Duke University and Duke Energy are working together to turn hog manure into green gold.
The university and the power company, with financial assistance from state and federal agencies, are breaking ground today (Sept. 27) on a pilot system for managing hog waste that can control greenhouse gas emissions, reduce pollutants and generate renewable energy. It is expected to be fully operational in mid-February 2011.
The prototype system is being built at Loyd Ray Farms, a 9,000-head hog finishing facility in Boonville, N.C., about 115 miles west of Raleigh. It is intended to serve as a model for other hog farms seeking to manage waste and develop on-farm renewable power.
Grant funding came from the United States Department of Agriculture and the North Carolina Department of Environment and Natural Resources Lagoon Conversion Program. Duke Energy and Duke University have been developing the pilot project for more than two years.
Hog waste is more than just an odor problem. The open lagoons currently used to handle the waste are prolific producers of methane gas, which is 21 times more potent than carbon dioxide, pound-for-pound, as a greenhouse gas. Unlike carbon dioxide, however, methane, or natural gas, is a great fuel.
The $1.08 million system being built at Loyd Ray Farms uses mostly off-the-shelf technology, including a lined and covered anaerobic digester and a lined aeration basin. Methane gas collected from the digester will be used to run a "micro-turbine" to generate 512 -- 639 megawatt-hours of clean energy each year.
Capturing the methane creates carbon offset credits for Duke University and using it to generate electricity creates renewable energy credits for Duke Energy.
"Duke Energy is excited to learn more about using hog waste as a renewable fuel," said Emily Felt, director of Renewable Strategy and Compliance at the North Carolina-based utility. "Building a better understanding of this technology allows us to determine how we can bring this type of renewable energy to our customers in a cost-effective way and meet our requirements under North Carolina's renewable energy portfolio standard."
"Duke University has a goal of being carbon-neutral by 2024," said Tatjana Vujic, director of the university's Carbon Offsets Initiative. "That goal can't be reached only by making our buildings more efficient or reducing the miles we drive -- although we're working on all of those things aggressively. We need to account for those greenhouse gas emissions we can't reduce by preventing or reducing emissions elsewhere -- what are called carbon offsets. And we want those offsets to come from projects that make a difference to our local and regional environment and economy."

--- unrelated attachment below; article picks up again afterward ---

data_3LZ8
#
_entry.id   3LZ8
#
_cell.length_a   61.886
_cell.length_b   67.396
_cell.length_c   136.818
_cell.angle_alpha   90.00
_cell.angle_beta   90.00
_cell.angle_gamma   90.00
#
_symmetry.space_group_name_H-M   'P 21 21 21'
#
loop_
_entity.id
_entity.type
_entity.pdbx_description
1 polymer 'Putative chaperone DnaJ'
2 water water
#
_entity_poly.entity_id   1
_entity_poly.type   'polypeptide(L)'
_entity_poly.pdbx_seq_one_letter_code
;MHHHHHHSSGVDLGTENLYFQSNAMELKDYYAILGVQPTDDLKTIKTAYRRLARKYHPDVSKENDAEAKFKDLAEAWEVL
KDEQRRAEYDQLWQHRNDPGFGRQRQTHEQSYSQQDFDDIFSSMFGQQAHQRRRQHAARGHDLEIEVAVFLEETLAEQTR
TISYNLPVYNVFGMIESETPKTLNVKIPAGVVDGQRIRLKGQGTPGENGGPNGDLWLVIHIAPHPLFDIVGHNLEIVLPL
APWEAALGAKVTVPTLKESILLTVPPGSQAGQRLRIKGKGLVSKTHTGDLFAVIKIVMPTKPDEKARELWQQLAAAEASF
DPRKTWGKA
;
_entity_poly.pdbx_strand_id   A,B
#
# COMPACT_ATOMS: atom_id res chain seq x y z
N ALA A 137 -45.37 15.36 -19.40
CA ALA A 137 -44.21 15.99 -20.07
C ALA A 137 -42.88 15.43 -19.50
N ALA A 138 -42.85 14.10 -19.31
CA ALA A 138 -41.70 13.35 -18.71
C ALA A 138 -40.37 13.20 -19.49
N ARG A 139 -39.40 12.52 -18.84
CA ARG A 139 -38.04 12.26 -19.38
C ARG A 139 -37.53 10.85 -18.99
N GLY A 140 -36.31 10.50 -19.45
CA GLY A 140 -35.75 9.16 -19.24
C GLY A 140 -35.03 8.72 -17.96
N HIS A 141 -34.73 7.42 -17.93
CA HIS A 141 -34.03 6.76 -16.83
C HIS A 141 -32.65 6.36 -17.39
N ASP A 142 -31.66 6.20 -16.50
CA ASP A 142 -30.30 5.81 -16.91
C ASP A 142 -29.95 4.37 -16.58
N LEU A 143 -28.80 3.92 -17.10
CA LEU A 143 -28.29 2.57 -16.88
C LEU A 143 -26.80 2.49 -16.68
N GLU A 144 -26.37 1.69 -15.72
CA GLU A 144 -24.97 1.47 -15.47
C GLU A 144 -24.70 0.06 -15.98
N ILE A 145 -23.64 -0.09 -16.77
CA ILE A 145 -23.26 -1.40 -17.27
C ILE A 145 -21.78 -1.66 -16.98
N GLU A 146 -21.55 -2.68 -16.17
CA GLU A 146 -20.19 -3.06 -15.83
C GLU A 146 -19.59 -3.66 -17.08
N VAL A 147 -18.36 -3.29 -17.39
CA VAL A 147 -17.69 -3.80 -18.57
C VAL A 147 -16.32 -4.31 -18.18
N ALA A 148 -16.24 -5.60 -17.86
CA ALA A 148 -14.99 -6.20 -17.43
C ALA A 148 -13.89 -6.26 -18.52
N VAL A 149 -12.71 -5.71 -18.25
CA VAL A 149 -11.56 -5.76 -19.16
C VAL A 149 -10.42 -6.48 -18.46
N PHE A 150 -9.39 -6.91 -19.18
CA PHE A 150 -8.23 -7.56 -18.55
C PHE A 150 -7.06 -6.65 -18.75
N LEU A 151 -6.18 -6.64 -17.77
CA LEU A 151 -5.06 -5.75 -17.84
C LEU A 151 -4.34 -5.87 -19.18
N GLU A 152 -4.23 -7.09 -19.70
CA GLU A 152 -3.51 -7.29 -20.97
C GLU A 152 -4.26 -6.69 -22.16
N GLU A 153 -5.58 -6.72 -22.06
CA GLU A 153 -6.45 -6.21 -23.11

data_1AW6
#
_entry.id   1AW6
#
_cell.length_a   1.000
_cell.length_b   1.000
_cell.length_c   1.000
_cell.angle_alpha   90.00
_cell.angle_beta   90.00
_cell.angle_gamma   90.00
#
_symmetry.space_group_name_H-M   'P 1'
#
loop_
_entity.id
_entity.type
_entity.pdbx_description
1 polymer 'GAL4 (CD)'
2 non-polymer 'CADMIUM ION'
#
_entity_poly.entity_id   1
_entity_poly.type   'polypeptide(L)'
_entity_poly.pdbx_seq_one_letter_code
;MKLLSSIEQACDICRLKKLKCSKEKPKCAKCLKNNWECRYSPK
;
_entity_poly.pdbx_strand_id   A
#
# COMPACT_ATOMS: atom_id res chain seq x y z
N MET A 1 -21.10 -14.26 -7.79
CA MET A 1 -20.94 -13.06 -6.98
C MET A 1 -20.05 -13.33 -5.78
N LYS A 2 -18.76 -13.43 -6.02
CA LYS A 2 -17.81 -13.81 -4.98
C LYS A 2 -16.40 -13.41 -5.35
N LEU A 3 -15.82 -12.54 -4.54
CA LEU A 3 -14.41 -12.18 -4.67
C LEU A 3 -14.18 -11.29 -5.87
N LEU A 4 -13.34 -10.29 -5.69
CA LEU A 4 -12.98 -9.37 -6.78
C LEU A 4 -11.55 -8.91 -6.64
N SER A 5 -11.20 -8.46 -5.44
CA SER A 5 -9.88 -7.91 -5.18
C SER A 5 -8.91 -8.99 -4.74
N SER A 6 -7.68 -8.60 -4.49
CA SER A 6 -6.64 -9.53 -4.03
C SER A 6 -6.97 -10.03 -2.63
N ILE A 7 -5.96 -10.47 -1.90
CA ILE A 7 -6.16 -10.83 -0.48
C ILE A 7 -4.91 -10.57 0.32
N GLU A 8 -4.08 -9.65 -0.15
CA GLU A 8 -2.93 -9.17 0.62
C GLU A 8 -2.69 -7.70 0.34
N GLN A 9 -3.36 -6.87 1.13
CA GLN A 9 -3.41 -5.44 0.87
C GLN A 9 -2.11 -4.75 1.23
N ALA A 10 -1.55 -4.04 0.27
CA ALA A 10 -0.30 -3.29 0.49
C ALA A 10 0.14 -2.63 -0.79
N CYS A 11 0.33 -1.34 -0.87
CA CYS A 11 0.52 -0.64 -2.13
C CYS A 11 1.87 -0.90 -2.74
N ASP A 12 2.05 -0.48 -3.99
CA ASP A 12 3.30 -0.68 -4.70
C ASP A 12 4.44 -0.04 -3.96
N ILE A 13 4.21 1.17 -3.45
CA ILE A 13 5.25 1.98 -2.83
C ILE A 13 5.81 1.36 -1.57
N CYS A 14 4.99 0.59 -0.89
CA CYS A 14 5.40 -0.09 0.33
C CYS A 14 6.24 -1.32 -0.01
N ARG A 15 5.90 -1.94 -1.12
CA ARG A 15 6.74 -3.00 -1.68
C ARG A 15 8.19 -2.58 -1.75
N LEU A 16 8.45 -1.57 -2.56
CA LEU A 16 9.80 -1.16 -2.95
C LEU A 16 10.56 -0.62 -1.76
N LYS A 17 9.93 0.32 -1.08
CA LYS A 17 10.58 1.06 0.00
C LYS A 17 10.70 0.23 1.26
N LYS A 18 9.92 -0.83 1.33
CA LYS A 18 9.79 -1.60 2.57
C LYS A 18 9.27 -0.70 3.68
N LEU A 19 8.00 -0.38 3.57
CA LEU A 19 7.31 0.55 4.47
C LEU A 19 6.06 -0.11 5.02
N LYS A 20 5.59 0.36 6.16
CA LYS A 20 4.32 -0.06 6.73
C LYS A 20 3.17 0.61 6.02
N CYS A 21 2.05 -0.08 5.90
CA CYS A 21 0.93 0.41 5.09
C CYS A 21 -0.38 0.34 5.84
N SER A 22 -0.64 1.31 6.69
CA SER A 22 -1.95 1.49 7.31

The system will also handle liquid wastes better. Raw wastewater from the animal barns will be initially treated in the anaerobic digester, and then routed to the aeration basin for further treatment. The treated liquids that emerge will be recycled as flush water for the hog houses, forming a closed circuit. Any treated water left over from the system will be stored in the farm's existing 17-million-gallon open lagoon, and can be used for crop irrigation as waste concentrations are diluted over time.
Federal and state agencies have put up $500,000 toward the construction costs through a Natural Resources Conservation Service Cooperative Conservation Partnership Initiative (CCPI) grant and funds from the state's Lagoon Conversion Program, which was established by the North Carolina Swine Farm Environmental Performance Standards Act of 2007. Duke Energy and Duke University will share the remainder of the construction costs. They'll also provide the majority of support for the first ten years of operation and maintenance costs.
"It's this type of partnership between the private and public sectors that will help bring successful implementation of innovative animal waste management technologies in North Carolina," said Pat Harris, director of NC-DENR's division of Soil and Water Conservation. "We're very proud to be part of the collaborative effort between Mr. Bryant, and the many dedicated professionals from Duke University, Duke Energy, USDA Natural Resources Conservation Service, DENR's Division of Water Quality and Yadkin Soil & Water Conservation District."
"We see NRCS support of environmentally sound, innovative waste treatment technologies through participating in this robust partnership as the only practical, effective way of piloting projects that can ultimately become a vital part of treating the waste stream from confined animal operations in North Carolina," said J.B. Martin, USDA NRCS State Conservationist. "We are hopeful that through involving the emerging carbon and energy markets, adopting these technologies will become more economically palatable for producers. It is great to have Duke University and Duke Energy, as well as our traditional partners with the NC Division of Soil & Water Conservation, involved in this project."
In exchange for hosting the experimental pilot project, farmer Loyd Bryant, who switched from tobacco and beans to hog finishing in 1998, gets the infrastructure at no cost. After 10 years he will own the system free and clear. He will also save quite a bit on his light bill.
The utility and the university share the name Duke for a reason: Both were founded on the foresight and investment of James Buchanan Duke in the early 20th century. Duke University's carbon offsets initiative was created with support from the Duke Endowment of Charlotte, N.C.